Wed June 4, 2014

Why Are Craft-Beer Lovers So Obsessed With Their Brew?

About 20 beer-tenders worked the bar at the Funky Buddha's first anniversary party in Oakland Park. Saturday, May 31, 2014.
Maria Murriel WLRN

I always struggle to explain how enthusiastic beer geeks are about the beers they love. Yes, it's like being passionate about any other hobby: Craft beer is a community in which beer-obsessed people, myself included, get excited to befriend others who share their favorite breweries.

But the devotion of craft-beer fans still always surprises me.

At the first anniversary of the Funky Buddha Brewery last Saturday, I spotted a handful of familiar faces, Scott Rain among them. He's one of the usual suspects at these craft-beer events. Usually, he's with his friend Jeff Davis.

Read more
Books
11:32 am
Tue June 3, 2014

From Miami To The Middle East: Journalist Nathan Deuel On His New Memoir

Journalist Nathan Deuel chatted with WLRN about fatherhood, the Middle East and Miami.
Credit Sammy Mack / WLRN

 

Journalist Nathan Deuel grew up in South Florida, but in 2008 he and his wife, Kelly McEvers, moved to the Middle East. 

During their five years abroad, they had their first child and McEvers became NPR’s Baghdad bureau chief. The family moved around the region as the Arab Spring erupted. 

Deuel has written a memoir about that experience, called "Friday Was The Bomb." He’ll be speaking tonight at Books & Books in Coral Gables at 8 p.m.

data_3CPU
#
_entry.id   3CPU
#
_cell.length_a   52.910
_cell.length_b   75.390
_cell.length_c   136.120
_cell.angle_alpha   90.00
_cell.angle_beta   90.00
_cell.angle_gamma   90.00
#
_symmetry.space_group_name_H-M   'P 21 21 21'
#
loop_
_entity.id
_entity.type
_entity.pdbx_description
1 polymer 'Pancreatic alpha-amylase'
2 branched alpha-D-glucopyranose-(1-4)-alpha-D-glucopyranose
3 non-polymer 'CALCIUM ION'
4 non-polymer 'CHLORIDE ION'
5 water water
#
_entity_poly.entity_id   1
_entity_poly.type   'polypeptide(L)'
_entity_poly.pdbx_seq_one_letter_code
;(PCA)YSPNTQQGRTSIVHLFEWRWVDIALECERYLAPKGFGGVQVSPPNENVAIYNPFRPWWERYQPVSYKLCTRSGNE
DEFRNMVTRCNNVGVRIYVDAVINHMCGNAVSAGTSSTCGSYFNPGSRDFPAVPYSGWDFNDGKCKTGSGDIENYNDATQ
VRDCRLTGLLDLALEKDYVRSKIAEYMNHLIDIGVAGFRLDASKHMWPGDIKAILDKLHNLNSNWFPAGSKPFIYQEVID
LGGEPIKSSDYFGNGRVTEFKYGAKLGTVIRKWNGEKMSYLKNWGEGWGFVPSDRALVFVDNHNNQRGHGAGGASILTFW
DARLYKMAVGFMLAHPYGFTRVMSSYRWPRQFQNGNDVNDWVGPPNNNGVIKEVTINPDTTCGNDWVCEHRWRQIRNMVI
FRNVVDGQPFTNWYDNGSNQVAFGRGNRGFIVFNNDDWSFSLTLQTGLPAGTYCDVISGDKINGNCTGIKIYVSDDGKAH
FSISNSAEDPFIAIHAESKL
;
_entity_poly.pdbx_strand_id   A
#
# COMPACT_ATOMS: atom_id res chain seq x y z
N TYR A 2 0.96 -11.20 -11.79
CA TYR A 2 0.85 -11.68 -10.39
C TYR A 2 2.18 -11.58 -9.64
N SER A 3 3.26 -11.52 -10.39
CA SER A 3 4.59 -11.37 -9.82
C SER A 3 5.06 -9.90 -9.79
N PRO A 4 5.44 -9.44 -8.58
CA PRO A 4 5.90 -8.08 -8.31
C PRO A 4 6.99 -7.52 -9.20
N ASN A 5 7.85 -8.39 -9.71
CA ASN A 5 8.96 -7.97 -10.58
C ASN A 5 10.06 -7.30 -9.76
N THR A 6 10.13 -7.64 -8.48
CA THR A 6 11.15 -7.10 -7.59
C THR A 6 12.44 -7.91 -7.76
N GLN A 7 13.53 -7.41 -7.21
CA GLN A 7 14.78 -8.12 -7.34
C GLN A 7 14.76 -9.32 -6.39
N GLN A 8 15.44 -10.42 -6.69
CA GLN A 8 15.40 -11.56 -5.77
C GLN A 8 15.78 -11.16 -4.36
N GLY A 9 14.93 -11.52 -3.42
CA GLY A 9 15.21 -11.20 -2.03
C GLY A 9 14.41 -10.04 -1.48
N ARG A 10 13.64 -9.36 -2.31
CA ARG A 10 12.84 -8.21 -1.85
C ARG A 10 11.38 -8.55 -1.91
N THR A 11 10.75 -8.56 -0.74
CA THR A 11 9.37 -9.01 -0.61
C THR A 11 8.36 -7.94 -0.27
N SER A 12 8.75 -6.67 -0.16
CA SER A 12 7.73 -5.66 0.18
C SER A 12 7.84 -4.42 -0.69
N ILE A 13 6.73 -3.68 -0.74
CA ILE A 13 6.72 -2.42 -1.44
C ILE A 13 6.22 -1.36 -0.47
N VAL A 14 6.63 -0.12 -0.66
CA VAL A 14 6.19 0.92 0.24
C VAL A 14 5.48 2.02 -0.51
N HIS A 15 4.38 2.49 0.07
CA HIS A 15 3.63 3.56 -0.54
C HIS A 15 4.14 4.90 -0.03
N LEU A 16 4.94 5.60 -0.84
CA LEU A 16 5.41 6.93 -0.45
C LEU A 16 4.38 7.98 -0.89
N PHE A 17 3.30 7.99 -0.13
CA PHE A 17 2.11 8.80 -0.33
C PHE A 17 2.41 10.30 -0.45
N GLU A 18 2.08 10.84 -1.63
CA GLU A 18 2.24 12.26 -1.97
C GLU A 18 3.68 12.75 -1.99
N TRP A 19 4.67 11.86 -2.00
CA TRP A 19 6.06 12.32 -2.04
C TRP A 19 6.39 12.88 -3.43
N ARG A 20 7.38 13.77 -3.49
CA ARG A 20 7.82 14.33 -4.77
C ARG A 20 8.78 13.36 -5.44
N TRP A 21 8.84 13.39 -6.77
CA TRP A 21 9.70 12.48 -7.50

Read more
Married With Music
7:39 pm
Wed May 28, 2014

The Last Sunday Afternoon Of Music In Miami

On May 25, Byron Krulewitch and Doreen Marx celebrate their 28th wedding anniversary. This is the second marriage for both.
Credit Courtesy of Sunday Afternoons of Music

After 33 years, Miami's classical music series Sunday Afternoons of Music has seen its final afternoon. 

The event was founded by husband and wife Byron Krulewitch and Doreen Marx. They brought artists from all around the world to South Florida. Each season had seven shows for children and seven shows for adults. 

Read more
The Two-Way
10:06 am
Wed May 28, 2014

Maya Angelou, Poet, Activist And Singular Storyteller, Dies At 86

Angelou became Hollywood's first black female movie director on Nov. 3, 1971. She also wrote the script and music for Caged Bird, which was based on her best-selling 1969 autobiography. She had been a professional singer, dancer, writer, composer, poet, lecturer, editor and San Francisco streetcar conductor.